Dear Carolyn:

My boyfriend, "Steve," and I dated for a year. Toward the end, Steve said that while he was attracted to me, he also had a strong attraction to a certain type of man that I do not represent, and he proposed opening the relationship to sexual encounters with other men. This really surprised me given that, when we first met, we each stated a desire for a one-on-one relationship. This difference seemed insurmountable, so we broke up.

I just wanted to get your thoughts on open relationships. The idea is not very appealing to me, but apparently they are not uncommon.

-- T.

So if everybody else jumped off a bridge, you'd have a threesome?

To avoid a total collapse into hurt feelings, both partners need to think swinging is a really great idea -- and even then I don't think it's a really great idea from a health standpoint, public or emotional. Still. It's your bed, not mine.

And it's a surface issue here. Far deeper is Steve's reversal on being exclusive. Did he violate his principles? Maybe. Or misrepresent them to you as a way of seducing you? Another good maybe. Or did he really believe he believed in exclusivity when he first met you, only to have circumstances tap him on the shoulder and remind him that he's a multiple-guy kind of guy? A very promising maybe.

Three maybes, three reminders: Love-related promises, be they heartfelt or hormone-crazed, are never to be mistaken for guarantees. Minds change. Feelings change. Circumstances change. Early impressions mislead. You did your best.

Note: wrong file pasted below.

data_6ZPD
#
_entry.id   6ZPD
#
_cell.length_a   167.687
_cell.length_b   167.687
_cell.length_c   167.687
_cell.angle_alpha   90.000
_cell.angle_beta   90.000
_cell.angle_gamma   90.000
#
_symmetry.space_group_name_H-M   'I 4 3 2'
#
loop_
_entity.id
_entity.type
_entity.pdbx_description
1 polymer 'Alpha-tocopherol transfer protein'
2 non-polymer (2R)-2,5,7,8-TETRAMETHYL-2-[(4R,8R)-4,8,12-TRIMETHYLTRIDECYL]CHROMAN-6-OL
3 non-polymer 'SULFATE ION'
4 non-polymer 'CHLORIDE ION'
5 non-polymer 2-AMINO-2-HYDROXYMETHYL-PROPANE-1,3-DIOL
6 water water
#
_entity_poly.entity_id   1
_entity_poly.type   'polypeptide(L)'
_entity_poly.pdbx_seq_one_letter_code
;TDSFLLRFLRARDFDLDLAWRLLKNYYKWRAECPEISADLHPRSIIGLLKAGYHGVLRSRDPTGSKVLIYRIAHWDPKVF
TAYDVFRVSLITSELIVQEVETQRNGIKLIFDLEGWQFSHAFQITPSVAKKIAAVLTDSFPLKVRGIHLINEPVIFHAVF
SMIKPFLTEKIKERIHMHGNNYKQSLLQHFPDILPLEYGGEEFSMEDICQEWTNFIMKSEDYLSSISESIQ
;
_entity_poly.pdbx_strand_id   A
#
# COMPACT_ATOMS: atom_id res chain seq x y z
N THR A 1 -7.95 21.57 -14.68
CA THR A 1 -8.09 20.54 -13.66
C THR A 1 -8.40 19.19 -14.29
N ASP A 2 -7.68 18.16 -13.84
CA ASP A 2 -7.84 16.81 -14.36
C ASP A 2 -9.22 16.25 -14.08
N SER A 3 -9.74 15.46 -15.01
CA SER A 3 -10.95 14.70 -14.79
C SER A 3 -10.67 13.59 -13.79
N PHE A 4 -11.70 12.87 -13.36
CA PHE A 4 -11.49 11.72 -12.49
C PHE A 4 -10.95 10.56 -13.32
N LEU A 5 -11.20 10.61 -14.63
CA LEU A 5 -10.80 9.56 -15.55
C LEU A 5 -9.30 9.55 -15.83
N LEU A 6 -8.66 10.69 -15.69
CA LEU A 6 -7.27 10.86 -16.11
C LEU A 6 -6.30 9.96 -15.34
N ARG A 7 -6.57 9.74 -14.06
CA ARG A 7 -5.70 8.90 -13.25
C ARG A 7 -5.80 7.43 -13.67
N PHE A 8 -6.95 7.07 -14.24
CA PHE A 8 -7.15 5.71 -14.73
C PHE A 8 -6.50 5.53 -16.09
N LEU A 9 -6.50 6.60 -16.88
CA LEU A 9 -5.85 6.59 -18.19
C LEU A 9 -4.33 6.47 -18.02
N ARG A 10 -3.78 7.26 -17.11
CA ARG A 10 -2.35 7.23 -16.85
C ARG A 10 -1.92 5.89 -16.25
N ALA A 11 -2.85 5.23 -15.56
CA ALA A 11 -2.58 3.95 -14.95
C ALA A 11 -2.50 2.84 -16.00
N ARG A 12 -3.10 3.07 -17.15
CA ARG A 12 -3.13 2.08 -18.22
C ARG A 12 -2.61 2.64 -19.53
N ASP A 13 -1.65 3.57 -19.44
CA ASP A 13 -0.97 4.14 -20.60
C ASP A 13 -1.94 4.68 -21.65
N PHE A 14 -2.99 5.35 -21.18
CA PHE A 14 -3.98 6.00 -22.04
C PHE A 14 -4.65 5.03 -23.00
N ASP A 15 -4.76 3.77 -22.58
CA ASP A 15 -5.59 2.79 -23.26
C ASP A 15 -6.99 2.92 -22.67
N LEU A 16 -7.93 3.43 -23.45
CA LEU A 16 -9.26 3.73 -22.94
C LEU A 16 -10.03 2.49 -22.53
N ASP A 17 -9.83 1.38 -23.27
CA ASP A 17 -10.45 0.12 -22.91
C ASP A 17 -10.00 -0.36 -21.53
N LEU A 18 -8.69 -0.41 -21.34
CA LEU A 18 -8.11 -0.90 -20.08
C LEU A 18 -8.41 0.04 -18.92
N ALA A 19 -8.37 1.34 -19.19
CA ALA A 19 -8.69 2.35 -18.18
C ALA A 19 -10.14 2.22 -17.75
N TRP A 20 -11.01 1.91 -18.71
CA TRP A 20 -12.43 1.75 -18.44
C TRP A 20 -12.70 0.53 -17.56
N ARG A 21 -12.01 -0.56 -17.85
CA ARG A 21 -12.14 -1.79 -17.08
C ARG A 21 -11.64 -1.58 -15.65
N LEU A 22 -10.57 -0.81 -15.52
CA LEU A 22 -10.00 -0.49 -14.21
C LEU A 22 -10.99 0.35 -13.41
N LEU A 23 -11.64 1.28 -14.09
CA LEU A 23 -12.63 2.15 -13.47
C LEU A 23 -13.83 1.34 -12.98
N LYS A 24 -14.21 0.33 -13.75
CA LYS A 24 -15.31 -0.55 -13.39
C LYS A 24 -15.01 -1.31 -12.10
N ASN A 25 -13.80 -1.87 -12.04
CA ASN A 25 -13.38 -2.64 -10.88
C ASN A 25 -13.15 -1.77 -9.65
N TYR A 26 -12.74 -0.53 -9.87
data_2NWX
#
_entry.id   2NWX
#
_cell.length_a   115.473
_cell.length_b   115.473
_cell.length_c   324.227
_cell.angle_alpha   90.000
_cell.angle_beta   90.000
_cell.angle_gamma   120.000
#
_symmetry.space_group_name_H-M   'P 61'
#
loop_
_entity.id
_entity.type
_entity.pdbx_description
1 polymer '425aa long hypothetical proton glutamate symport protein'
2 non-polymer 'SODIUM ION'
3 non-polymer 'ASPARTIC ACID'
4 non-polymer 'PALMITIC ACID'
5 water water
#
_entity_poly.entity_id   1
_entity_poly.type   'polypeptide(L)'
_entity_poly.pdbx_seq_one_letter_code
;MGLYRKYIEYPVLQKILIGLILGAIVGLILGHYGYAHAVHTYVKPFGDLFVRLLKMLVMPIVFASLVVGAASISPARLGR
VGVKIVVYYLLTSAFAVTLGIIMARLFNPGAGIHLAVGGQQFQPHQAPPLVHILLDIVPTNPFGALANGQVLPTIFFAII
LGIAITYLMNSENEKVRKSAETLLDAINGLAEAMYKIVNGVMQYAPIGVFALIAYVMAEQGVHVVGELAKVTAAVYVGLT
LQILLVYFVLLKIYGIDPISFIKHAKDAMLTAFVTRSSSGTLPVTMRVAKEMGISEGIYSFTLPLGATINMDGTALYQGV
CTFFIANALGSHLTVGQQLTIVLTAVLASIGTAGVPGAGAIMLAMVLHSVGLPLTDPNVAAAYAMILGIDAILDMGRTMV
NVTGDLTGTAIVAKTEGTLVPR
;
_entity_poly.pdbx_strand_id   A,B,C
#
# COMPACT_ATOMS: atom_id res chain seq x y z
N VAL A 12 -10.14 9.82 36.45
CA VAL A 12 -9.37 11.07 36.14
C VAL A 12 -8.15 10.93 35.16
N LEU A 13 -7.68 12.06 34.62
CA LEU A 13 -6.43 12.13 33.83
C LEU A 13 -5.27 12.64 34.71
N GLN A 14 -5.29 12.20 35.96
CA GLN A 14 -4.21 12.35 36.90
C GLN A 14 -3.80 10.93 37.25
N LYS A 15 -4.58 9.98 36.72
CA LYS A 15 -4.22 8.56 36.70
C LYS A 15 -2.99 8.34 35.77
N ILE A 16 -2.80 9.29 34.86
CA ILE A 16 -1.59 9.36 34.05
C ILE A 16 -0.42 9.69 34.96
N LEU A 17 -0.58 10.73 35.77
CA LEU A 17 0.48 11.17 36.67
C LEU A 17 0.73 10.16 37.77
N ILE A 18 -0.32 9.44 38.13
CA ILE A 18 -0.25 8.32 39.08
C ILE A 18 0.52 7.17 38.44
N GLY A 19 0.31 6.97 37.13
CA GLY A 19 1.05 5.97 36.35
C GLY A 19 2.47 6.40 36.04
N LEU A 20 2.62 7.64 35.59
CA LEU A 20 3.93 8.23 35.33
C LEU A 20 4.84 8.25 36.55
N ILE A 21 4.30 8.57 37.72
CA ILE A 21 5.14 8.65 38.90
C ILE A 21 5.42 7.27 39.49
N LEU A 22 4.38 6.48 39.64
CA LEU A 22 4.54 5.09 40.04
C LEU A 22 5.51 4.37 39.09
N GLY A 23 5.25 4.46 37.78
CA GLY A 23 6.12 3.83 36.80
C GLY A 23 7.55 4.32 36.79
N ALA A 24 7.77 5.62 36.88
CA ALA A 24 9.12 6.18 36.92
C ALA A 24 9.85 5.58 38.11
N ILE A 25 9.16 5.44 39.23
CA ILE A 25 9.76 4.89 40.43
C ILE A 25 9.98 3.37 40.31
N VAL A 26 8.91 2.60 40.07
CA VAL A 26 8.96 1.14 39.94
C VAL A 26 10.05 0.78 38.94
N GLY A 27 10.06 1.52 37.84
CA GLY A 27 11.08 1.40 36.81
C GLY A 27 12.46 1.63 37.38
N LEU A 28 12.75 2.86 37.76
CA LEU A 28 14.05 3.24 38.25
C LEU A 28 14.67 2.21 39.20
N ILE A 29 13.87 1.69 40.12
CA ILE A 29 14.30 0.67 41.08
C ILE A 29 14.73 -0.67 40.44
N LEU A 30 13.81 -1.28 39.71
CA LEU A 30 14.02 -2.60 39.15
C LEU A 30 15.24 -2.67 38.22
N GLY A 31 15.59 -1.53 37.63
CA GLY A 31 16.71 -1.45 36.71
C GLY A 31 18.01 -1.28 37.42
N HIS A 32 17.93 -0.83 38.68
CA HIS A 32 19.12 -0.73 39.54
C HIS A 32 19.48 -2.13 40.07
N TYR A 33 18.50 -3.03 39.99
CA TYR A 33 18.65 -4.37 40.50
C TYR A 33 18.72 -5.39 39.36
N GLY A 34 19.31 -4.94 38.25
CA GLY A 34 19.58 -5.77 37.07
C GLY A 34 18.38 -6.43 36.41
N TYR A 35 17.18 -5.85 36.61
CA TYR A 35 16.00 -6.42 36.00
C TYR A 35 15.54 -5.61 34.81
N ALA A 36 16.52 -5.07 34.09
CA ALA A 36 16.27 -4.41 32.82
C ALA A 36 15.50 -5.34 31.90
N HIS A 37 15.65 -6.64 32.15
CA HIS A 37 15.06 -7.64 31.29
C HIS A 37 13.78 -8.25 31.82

Since only Steve knows his mind, you might as well assume he did his best, too, and end your self-flagellation.

Another flog-stopper -- Steve requested something that went against your principles. You said no. Yay you.

Dear Carolyn:

My best friend just started being home-schooled, and she is really bored at home, so she calls me all the time. And I mean, like, every day. Sometimes three times a day. I have things I need to do, or maybe I just want some time to myself to listen to music or something, but I don't ever get that anymore. I love her like a sister, but I am getting so tired of her calling all the time. How can I explain this without hurting her feelings?

-- Tired Imagine how tired she is of herself.

Err on the side of sympathy, and assume your friend is more out of her mind with boredom than you are out of your mind with her.

Next time she calls (I know, I'll be quick): "You're my best friend. I love you. You need a life." See if she comes to your conclusion herself.

And if she doesn't, you can suggest without cruelty that she lobby her parents for social outlets; clearly the home detention's not working.

Nor is her approach to it. Even if she is a victim here, victims can still be resourceful. She can read, draw, compose, do yoga, knit, keep a diary, knit a diary -- and this list can go on all day. Suggest away.

Last thing. Even best-friendship doesn't obligate you to take every last one of her calls. Say you're busy with X but will call her tomorrow. Just make sure you do as you say.

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